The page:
So I do listen but not just to you: I don’t think that by virtue of being angry and loud, you are entitled to my attention any more than the voice than, say, an asylum seeker being held in a detention centre without basic medical care. You are not entitled to a larger platform than the Muslims on the receiving end of hate crime which spikes dramatically when the far right up their rhetoric. You don’t get a bigger microphone than gay people who want to get married and feel safe in the streets. You aren’t entitled to a bigger platform than everybody else just because you’re loud and aggressive, and claiming to be ‘alienated by the modern world’ rather than intolerant.

Listening is good, but listening is an active thing, and if you’re listening properly to things, they usually spark a reaction. To assume an ‘alienated’ person isn’t capable of engaging with any kind of disagreement is far more patronising than telling them you disagree with them and having a conversation about it. That’s what you do, ironically, when you don’t actually care about what they’re saying. Let the disillusioned Ukip voters have their rants, they’re almost saying, because it’s all they have. Ignore them, don’t challenge them, they don’t know any better and can’t be expected to expand or explore their ideas.

It’s telling that so many of the apologists feel the need to frame discussions about bigotry with phrases like ‘screaming racism,’ ‘shouting racism,’ or ‘playing the race card,’ or spike accusations of sexism or homophobia with words like ‘hysterical.’ The assumption seems to be that in calling an opinion racist or homophobic or misogynistic, you aren’t engaging with it, or you must be seeking to silence it. But defining things is part of how we debate them. Words like ‘racism,’ ‘homophobia’, and ‘misogyny’ exist for a reason – and bigots hate them for a reason, too. Those words allow us to name and challenge broader structural issues behind what they say, instead of treating each occurrence as a random, isolated incident – which is exactly what Ukip want us to do when they demand we only use words they are comfortable with.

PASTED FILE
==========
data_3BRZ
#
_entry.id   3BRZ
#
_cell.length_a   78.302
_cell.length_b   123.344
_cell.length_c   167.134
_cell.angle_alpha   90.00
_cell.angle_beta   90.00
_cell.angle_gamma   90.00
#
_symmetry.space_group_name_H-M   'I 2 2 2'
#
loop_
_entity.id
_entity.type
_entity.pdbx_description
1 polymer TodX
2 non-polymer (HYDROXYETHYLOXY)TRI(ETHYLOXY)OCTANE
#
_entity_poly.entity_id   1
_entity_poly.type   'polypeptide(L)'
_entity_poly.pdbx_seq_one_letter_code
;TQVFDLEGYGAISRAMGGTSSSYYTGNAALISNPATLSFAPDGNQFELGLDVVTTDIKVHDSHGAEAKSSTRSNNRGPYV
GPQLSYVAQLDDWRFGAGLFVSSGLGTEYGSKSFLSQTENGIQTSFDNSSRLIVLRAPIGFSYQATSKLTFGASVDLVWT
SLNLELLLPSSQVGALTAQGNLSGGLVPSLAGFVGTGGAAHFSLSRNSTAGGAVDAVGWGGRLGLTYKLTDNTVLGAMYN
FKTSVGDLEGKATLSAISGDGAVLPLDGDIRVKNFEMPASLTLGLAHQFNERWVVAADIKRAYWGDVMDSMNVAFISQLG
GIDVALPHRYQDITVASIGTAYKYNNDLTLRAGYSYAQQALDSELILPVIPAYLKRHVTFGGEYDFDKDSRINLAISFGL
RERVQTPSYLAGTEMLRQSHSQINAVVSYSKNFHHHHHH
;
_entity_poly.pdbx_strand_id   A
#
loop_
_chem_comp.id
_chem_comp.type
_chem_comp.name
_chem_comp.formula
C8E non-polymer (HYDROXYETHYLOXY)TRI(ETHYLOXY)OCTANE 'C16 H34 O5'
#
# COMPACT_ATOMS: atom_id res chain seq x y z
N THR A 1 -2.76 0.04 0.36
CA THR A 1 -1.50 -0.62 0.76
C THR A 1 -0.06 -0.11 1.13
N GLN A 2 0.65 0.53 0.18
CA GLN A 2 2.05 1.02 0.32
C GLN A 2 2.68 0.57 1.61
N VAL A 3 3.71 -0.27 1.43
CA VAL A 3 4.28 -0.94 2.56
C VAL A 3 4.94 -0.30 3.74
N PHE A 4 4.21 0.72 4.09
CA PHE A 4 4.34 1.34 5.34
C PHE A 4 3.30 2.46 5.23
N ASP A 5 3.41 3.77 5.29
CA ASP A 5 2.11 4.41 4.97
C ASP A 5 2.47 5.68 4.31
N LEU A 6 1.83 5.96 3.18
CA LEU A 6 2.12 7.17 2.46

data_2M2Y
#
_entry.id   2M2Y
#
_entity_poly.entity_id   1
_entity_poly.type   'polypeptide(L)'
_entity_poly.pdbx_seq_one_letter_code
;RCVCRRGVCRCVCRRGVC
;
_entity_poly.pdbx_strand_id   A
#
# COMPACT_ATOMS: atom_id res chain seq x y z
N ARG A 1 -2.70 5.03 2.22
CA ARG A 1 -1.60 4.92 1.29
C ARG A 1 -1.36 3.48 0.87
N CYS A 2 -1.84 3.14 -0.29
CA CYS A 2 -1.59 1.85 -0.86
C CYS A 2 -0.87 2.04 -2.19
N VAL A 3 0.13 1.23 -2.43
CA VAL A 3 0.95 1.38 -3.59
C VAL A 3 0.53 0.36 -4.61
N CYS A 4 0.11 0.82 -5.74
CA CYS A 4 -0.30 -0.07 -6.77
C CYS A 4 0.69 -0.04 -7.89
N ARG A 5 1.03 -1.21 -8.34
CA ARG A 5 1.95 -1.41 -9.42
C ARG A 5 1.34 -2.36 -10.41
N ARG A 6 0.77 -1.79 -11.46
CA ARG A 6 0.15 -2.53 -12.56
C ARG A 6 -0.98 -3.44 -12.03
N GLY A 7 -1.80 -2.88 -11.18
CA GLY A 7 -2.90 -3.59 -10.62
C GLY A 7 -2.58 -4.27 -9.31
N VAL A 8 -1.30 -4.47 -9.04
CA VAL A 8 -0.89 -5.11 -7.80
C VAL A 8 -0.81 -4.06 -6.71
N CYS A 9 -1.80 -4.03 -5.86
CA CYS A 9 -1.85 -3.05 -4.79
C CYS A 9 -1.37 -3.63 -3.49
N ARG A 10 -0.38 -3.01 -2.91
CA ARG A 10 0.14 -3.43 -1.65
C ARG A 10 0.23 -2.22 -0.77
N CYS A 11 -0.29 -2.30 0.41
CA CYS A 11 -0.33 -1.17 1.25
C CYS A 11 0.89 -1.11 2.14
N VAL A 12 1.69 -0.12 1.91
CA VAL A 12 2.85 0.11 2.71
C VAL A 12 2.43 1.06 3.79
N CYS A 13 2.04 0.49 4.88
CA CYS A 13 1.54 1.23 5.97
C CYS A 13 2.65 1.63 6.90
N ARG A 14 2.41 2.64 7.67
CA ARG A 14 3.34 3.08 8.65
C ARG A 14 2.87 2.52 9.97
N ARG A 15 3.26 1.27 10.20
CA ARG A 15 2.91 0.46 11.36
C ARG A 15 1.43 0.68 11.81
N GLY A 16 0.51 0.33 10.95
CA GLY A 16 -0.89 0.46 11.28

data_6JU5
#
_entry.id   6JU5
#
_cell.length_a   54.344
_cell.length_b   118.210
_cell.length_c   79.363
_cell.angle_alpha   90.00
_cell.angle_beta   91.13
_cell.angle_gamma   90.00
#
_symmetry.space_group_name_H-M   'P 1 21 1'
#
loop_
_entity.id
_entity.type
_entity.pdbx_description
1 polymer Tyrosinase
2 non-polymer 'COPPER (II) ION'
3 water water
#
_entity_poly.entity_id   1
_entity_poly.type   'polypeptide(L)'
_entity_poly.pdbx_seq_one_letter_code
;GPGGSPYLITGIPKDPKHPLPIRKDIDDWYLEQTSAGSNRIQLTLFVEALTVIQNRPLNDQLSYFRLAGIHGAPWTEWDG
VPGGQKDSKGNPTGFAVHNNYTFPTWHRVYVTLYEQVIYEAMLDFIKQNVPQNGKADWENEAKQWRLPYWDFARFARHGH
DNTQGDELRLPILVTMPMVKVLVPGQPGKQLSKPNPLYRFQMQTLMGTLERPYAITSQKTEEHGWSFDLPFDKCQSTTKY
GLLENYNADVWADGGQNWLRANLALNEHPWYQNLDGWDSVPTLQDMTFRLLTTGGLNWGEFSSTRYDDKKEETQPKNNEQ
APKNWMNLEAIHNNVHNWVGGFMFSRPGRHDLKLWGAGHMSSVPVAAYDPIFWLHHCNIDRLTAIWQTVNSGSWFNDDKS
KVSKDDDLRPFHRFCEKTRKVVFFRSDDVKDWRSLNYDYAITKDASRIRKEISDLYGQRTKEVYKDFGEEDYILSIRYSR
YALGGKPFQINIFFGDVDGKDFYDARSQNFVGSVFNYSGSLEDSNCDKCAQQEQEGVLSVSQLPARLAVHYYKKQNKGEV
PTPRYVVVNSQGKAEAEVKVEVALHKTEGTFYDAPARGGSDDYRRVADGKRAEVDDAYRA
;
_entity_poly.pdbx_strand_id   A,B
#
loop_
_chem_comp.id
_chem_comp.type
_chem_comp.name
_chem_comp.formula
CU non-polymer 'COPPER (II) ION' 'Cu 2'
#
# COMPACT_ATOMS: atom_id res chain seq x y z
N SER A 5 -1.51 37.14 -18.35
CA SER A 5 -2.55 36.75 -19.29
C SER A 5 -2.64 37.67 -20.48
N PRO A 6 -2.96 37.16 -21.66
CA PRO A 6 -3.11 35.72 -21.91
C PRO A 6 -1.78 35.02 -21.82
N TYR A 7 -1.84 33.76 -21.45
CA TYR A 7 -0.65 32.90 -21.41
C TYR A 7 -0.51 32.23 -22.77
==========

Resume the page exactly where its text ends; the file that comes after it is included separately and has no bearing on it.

Saying that Ukip aren’t intentionally a racist party and it’s just a coincidence that they attract so many bigoted people isn’t good enough for me as a voter, and I’m entitled to say so. When I say there’s a problem with bigotry in Ukip I’m including people who are quietly okay with other people’s bigotry. When we say we shouldn’t focus on racism, or homophobia, or sexism, because that’s not why their voters are voting for them, we are accepting an ugly premise: that those things are side issues, not important to most people. We are saying that people’s views on equality shouldn’t be a central part of how we judge them. We are accepting that we can only talk about racism if the racist actually wants to be called a racist, and isn’t a potential voter. In other words, we can never talk about this. The fact that the bigotry isn’t a factor one way or the other in how so many people choose to vote, far from being a reason to change the subject, is exactly what I am so concerned about.

Ukip want to present the case that the party is accidentally stirring up racial tensions with their xenophobia, and accidentally riling up homophobes, but they don’t intend to do that. I don’t think it matters as much as they do what their intention is. If you vote for someone you know could be a racist or a homophobe or a rape apologist, then what use is it to me that your vote was cast because you wanted to send Westminster a message? If pissing off ‘the political class’ is really more important to you than whether the person you’re choosing to represent you and pass laws on your behalf is hateful or not, then, well, what exactly are we supposed to conclude from your priorities?

It’s heresy I know. But not all men are actually rapists

It’s heresy I know. But not all men are actually rapists.

Friendly womansplainer is here to help you, Nick Ross. 

Despite several thousand years of masculinism, and perhaps partly because of it, men are still mostly portrayed as weak and helpless when it comes to sexual offenses. Why?

So many portrayals of men in popular culture make out that men are incapable of taking responsibility for where they put their penises, and that not only does this give women the power to ‘give’ or ‘withhold’ sex, but that this imagined power is actually meaningful.